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Wuxi-Düsseldorf and the Challenge of Green City Partnerships

At first glance, it isn’t an obvious pairing. Düsseldorf is the fashion and advertising capital of Germany. Wuxi is a fast-growing industrial city on China’s east coast, with probably more coal plants than catwalks. But a German environmental think-tank has linked the two together in an international exercise designed to encourage cities to pool experiences on cutting emissions and saving resources.

Delve a little deeper and the reasons for twinning these cities become clearer. Düsseldorf, located in Germany’s manufacturing heartlands, has shaken off its old guise as a base for heavy industry and transformed itself into a services-oriented economy. This offers a potential model for a similar shift in Wuxi, says Daniel Vallentin, project coordinator at the Wuppertal Institute for Climate, Environment and Energy, which is overseeing the program. A consortium of Chinese research bodies, including Tsinghua University and the National Climate Center, is also involved.

Both cities, moreover, have proved themselves “proactive” on environmental policy. Wuxi, already the center of the Chinese solar-panel industry, was an early mover on adopting a low-carbon strategy and its carbon intensity target (emissions produced per unit of GDP) is higher than the nationwide goal.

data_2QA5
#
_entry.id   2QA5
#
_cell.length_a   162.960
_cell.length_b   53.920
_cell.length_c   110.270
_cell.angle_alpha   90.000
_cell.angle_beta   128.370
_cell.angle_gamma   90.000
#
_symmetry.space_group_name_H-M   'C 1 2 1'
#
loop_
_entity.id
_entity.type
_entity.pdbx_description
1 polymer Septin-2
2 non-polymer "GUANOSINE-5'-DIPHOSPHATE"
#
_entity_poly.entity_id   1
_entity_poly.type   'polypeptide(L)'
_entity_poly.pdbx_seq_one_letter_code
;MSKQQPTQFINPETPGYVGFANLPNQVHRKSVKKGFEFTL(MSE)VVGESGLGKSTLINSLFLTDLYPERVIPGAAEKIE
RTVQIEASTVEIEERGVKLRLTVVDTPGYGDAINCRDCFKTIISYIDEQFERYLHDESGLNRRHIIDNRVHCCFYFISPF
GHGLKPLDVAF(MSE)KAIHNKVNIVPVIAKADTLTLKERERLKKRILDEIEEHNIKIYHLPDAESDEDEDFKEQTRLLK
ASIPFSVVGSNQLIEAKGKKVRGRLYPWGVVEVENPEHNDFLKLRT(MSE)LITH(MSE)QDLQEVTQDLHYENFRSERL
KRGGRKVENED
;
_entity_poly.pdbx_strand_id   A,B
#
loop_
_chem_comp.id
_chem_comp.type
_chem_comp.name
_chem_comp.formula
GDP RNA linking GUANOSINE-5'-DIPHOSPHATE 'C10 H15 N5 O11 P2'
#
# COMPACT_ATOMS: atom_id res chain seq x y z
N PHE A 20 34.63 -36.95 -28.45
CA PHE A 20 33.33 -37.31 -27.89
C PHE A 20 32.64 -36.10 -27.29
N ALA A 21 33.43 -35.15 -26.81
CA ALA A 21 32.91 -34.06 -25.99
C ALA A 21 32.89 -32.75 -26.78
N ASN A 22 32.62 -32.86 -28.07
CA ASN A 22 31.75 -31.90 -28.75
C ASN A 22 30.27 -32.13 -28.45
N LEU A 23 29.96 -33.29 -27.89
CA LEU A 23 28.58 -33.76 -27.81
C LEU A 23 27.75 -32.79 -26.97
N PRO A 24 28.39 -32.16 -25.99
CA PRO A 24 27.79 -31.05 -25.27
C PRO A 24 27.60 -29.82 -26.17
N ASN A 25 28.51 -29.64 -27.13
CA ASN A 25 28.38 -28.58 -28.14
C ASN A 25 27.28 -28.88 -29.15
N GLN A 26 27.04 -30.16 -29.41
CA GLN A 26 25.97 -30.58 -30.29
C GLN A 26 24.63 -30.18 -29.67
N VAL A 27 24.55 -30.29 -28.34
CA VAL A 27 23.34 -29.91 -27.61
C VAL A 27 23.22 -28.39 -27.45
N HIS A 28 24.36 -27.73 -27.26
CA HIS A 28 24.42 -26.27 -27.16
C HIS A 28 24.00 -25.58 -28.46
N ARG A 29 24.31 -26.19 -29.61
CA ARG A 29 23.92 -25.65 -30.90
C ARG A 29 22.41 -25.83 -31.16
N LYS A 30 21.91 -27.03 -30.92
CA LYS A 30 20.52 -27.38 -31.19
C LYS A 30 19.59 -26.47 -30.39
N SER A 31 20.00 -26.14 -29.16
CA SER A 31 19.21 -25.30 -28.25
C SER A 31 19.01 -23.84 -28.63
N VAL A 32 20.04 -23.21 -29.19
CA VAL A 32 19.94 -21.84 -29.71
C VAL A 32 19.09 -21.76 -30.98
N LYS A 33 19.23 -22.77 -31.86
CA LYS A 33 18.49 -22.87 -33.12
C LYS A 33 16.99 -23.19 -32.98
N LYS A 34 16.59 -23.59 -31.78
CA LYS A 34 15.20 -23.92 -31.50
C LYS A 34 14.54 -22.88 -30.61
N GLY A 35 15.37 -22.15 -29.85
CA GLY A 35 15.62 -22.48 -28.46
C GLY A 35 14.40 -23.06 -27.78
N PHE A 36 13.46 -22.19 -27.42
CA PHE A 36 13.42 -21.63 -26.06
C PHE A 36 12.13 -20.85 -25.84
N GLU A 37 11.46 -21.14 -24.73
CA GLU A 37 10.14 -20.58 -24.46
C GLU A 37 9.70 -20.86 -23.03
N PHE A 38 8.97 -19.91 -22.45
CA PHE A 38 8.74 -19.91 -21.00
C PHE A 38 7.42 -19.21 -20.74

This drive to clean up may have been spurred by an environmental disaster on the city’s doorstep, suggests Vallentin. Scenic Lake Tai, which splits Wuxi in two and is the heart of the local tourist industry, has been scarred in modern times by regular algal blooms that play havoc with the ecosystem. During the 2007 crisis, the worst to date, waste and untreated sewage triggered a massive outbreak of blue-green algae which swamped a water-treatment plant, cutting off supplies to 2 million people and driving tourists from Wuxi.

“It became very obvious that they had to do something to preserve that lake which also is important for economic reasons for the city. I think this might have been a trigger for an ambitious environmental policy, which overlapped to the low-carbon field,” says Vallentin.

Ambitious or not, Wuxi faces a mammoth decarbonizing challenge: the city’s emissions currently are higher than the whole of North Rhine-Westfalia—Germany’s most populous region—where Düsseldorf is located. The Wuppertal project aims to aid the process by bringing in lessons learned through Germany’s mitigation efforts and writing a low-carbon roadmap for the city. Its researchers already have produced an emissions inventory for Wuxi in a bid to reveal the extent of greenhouse-gas emissions and their sources.

Düsseldorf, meanwhile, hopes to gain insights into rapid upscaling of new technologies—electric vehicles, for example—and managing large infrastructure projects.

Very different places

While the two cities want to learn from each other, Vallentin admits that readily transferable solutions can be hard to come by when conditions on the ground are as different as those in Wuxi and Düsseldorf.